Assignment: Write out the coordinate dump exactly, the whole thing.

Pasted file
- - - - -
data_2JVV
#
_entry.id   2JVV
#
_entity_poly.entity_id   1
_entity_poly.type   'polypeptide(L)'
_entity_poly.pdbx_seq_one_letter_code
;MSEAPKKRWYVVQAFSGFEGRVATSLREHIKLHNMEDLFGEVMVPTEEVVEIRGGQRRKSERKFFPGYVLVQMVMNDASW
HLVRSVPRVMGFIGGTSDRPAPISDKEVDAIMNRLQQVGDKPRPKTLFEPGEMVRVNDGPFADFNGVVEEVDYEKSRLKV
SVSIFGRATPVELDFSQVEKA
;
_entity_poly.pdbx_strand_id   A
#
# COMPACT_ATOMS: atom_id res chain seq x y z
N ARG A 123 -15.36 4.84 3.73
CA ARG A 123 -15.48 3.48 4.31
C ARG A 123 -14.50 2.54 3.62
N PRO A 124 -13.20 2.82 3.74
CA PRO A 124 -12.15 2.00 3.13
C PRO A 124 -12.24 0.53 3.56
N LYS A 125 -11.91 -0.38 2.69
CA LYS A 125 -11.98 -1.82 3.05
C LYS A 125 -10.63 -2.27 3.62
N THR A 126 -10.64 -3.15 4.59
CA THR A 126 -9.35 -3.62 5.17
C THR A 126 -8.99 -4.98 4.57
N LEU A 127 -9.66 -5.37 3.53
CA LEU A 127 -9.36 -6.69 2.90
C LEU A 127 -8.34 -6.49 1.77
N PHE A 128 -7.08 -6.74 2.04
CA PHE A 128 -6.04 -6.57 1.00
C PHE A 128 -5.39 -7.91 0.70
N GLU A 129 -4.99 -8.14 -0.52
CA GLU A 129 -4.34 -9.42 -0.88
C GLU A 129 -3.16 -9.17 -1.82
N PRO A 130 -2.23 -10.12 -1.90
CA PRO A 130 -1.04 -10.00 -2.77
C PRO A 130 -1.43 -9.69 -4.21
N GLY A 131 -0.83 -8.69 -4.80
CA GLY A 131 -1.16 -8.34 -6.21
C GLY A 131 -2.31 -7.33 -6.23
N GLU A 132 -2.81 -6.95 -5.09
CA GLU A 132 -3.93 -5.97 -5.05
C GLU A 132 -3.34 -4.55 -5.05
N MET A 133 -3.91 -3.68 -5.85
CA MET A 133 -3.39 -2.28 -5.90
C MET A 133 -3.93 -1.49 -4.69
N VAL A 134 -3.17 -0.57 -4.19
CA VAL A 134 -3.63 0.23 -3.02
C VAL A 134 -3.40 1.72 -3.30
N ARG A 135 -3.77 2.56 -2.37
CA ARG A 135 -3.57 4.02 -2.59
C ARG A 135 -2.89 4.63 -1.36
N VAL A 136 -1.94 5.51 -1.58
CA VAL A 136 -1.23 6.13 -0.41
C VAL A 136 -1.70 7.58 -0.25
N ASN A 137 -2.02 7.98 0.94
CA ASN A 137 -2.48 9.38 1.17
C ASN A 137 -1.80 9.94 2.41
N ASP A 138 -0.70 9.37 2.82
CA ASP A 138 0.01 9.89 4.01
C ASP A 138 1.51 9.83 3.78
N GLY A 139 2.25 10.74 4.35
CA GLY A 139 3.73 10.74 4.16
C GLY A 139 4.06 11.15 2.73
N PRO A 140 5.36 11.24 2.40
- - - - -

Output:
data_2JVV
#
_entry.id   2JVV
#
_entity_poly.entity_id   1
_entity_poly.type   'polypeptide(L)'
_entity_poly.pdbx_seq_one_letter_code
;MSEAPKKRWYVVQAFSGFEGRVATSLREHIKLHNMEDLFGEVMVPTEEVVEIRGGQRRKSERKFFPGYVLVQMVMNDASW
HLVRSVPRVMGFIGGTSDRPAPISDKEVDAIMNRLQQVGDKPRPKTLFEPGEMVRVNDGPFADFNGVVEEVDYEKSRLKV
SVSIFGRATPVELDFSQVEKA
;
_entity_poly.pdbx_strand_id   A
#
# COMPACT_ATOMS: atom_id res chain seq x y z
N ARG A 123 -15.36 4.84 3.73
CA ARG A 123 -15.48 3.48 4.31
C ARG A 123 -14.50 2.54 3.62
N PRO A 124 -13.20 2.82 3.74
CA PRO A 124 -12.15 2.00 3.13
C PRO A 124 -12.24 0.53 3.56
N LYS A 125 -11.91 -0.38 2.69
CA LYS A 125 -11.98 -1.82 3.05
C LYS A 125 -10.63 -2.27 3.62
N THR A 126 -10.64 -3.15 4.59
CA THR A 126 -9.35 -3.62 5.17
C THR A 126 -8.99 -4.98 4.57
N LEU A 127 -9.66 -5.37 3.53
CA LEU A 127 -9.36 -6.69 2.90
C LEU A 127 -8.34 -6.49 1.77
N PHE A 128 -7.08 -6.74 2.04
CA PHE A 128 -6.04 -6.57 1.00
C PHE A 128 -5.39 -7.91 0.70
N GLU A 129 -4.99 -8.14 -0.52
CA GLU A 129 -4.34 -9.42 -0.88
C GLU A 129 -3.16 -9.17 -1.82
N PRO A 130 -2.23 -10.12 -1.90
CA PRO A 130 -1.04 -10.00 -2.77
C PRO A 130 -1.43 -9.69 -4.21
N GLY A 131 -0.83 -8.69 -4.80
CA GLY A 131 -1.16 -8.34 -6.21
C GLY A 131 -2.31 -7.33 -6.23
N GLU A 132 -2.81 -6.95 -5.09
CA GLU A 132 -3.93 -5.97 -5.05
C GLU A 132 -3.34 -4.55 -5.05
N MET A 133 -3.91 -3.68 -5.85
CA MET A 133 -3.39 -2.28 -5.90
C MET A 133 -3.93 -1.49 -4.69
N VAL A 134 -3.17 -0.57 -4.19
CA VAL A 134 -3.63 0.23 -3.02
C VAL A 134 -3.40 1.72 -3.30
N ARG A 135 -3.77 2.56 -2.37
CA ARG A 135 -3.57 4.02 -2.59
C ARG A 135 -2.89 4.63 -1.36
N VAL A 136 -1.94 5.51 -1.58
CA VAL A 136 -1.23 6.13 -0.41
C VAL A 136 -1.70 7.58 -0.25
N ASN A 137 -2.02 7.98 0.94
CA ASN A 137 -2.48 9.38 1.17
C ASN A 137 -1.80 9.94 2.41
N ASP A 138 -0.70 9.37 2.82
CA ASP A 138 0.01 9.89 4.01
C ASP A 138 1.51 9.83 3.78
N GLY A 139 2.25 10.74 4.35
CA GLY A 139 3.73 10.74 4.16
C GLY A 139 4.06 11.15 2.73
N PRO A 140 5.36 11.24 2.40